One Small Place: The Seneca and The Mississauga in Webster, NY
By David P. Mowat, Chief, Mississauga of Alderville First Nation, and Kathy Taddeo, Webster NY Museum Volunteer
The Story of Our Story: Our project all started with a hand-drawn map at the Webster Museum, signed by teacher Marguerite Collins to celebrate the Town of Webster’s centennial in 1940. Kathy, a museum volunteer, saw a notation in the southwest section of the map that read “Mississauga Indian Village” and was confused. She had for years taught her fourth graders that it was the Iroquois who occupied this area. The Mississauga were Canadian… right across Lake Ontario… That was the start of the history mystery. Was the notation accurate? If it was, when did the Mississauga live here? Why did they come here? What was their life like here? Why did they return home? In the course of collecting likely places to find answers, Kathy reached out to the five Mississauga First Nations in Ontario, Canada. Several replies offered interest and encouragement, but all indicated that their people had no knowledge of this place in Webster, New York. One such reply came from Dave Mowat, now chief of the Mississauga First Nation of Alderville and, at the time, Supervisor: Consultation, Lands and Membership for the Mississauga of Scugog Island First Nation... dedicated historian of his people… with a wide knowledge of American history as well as Canadian history… loved a good history mystery. A collegial project was born, across a border as easily traversed by email as it was once by canoe. After years of research, consultation with colleagues and contacts, writing, revision and editing, we are happy to share our story of One Small Place with you.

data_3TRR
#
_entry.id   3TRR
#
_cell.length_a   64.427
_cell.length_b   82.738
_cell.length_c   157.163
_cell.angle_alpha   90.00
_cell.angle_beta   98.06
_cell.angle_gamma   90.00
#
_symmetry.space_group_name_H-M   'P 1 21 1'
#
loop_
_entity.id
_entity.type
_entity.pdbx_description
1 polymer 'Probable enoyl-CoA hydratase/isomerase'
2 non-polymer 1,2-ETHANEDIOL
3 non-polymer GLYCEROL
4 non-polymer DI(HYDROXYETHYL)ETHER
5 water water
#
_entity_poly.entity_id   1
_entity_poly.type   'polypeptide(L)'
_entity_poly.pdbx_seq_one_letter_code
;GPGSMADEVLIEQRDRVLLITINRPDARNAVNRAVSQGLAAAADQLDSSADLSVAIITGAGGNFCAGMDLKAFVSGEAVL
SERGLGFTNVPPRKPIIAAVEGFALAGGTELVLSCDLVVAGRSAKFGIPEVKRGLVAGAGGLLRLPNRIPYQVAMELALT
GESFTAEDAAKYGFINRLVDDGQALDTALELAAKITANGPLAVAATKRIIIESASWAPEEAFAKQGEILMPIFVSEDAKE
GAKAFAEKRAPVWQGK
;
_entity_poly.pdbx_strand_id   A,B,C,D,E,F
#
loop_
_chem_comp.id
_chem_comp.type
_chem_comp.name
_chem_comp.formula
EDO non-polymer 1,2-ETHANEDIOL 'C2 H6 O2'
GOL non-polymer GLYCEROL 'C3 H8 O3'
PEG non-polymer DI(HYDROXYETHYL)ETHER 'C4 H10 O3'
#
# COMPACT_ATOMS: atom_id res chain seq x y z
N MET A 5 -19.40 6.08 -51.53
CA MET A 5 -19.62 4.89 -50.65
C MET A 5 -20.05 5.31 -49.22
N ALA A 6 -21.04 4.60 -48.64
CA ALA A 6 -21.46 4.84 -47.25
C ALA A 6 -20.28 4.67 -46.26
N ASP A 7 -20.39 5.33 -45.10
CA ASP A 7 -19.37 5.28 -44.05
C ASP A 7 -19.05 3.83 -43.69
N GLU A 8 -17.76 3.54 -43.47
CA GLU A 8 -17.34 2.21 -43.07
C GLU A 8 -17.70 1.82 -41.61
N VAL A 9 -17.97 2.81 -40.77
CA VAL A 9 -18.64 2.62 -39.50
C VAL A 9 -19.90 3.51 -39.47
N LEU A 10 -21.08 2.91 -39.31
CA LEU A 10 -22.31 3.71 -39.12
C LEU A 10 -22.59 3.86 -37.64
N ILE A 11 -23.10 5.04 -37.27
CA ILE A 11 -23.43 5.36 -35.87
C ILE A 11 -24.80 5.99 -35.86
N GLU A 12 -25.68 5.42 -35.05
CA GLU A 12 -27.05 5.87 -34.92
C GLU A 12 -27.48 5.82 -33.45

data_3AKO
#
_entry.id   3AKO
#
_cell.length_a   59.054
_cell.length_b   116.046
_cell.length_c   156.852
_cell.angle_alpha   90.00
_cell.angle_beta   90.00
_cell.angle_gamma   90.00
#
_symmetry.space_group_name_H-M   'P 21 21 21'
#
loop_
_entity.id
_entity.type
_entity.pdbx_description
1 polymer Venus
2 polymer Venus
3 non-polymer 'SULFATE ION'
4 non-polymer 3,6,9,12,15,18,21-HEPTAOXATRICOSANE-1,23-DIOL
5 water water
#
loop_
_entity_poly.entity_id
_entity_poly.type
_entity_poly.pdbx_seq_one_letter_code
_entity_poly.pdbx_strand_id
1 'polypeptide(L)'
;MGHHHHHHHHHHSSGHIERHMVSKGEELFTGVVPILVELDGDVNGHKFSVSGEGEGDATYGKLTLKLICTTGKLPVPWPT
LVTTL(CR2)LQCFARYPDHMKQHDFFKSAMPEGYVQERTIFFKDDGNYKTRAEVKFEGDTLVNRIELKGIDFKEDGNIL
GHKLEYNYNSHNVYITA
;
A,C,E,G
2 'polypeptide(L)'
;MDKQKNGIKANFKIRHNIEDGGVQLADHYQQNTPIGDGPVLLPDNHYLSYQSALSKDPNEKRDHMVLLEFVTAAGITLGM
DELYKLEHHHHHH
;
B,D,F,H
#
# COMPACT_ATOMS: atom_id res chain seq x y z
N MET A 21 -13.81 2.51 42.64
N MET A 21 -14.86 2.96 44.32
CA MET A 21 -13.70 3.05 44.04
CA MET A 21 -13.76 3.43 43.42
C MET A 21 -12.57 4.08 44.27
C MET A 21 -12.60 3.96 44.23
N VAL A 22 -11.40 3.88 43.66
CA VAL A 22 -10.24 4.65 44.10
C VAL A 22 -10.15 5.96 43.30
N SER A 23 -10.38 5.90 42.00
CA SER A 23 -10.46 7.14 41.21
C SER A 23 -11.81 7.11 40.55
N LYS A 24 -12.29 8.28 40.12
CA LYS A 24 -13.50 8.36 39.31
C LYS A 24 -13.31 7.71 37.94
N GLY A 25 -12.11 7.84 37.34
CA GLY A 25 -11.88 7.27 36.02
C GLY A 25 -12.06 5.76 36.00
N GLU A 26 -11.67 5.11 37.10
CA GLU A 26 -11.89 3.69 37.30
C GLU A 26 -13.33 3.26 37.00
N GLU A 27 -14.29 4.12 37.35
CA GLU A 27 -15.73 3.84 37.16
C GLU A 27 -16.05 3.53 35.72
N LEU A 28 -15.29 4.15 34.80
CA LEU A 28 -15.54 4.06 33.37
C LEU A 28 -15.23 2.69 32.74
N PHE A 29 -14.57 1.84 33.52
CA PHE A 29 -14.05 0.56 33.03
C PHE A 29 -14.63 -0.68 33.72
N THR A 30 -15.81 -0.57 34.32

The complete research on this topic can be found in Chapter 2 at the Webster Museum’s Webster Through The Years website: https://sites.google.com/site/websterthroughtheyears/ There is also a link to the research site at www.webstermuseum.org